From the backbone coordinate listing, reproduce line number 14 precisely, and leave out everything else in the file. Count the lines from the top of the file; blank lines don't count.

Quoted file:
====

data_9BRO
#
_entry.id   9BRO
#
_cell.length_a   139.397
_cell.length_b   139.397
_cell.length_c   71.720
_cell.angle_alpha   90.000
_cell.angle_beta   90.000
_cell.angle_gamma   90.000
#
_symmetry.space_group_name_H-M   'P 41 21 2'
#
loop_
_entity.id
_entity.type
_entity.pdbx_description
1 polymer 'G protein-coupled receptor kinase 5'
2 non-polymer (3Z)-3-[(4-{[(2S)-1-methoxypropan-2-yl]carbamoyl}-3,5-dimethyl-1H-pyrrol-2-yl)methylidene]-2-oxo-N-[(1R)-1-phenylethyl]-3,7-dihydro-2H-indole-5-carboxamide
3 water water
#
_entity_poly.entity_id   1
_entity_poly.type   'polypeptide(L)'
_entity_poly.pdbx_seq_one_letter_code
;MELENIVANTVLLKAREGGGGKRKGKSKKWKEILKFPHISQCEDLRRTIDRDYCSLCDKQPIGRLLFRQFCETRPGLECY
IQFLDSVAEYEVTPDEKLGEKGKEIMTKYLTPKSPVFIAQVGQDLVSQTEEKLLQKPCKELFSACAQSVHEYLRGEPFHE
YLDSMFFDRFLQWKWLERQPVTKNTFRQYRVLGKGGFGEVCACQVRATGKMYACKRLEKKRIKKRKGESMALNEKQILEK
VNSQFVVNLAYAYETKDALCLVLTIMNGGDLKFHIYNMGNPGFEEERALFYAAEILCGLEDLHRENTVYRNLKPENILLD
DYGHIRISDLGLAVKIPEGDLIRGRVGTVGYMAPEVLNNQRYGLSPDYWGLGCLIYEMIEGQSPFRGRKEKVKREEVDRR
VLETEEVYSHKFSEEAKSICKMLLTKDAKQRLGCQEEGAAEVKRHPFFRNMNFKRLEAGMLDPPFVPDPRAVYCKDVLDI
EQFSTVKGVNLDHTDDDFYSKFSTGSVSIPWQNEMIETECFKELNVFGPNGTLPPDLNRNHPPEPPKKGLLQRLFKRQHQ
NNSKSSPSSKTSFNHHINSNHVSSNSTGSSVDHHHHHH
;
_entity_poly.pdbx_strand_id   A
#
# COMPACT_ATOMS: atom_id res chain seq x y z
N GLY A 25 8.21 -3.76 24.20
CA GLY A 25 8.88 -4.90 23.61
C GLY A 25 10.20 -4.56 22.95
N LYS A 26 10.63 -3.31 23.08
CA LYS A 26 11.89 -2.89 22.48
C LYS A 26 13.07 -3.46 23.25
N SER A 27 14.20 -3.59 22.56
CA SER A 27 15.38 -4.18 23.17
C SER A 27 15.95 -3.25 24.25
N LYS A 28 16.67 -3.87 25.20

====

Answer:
loop_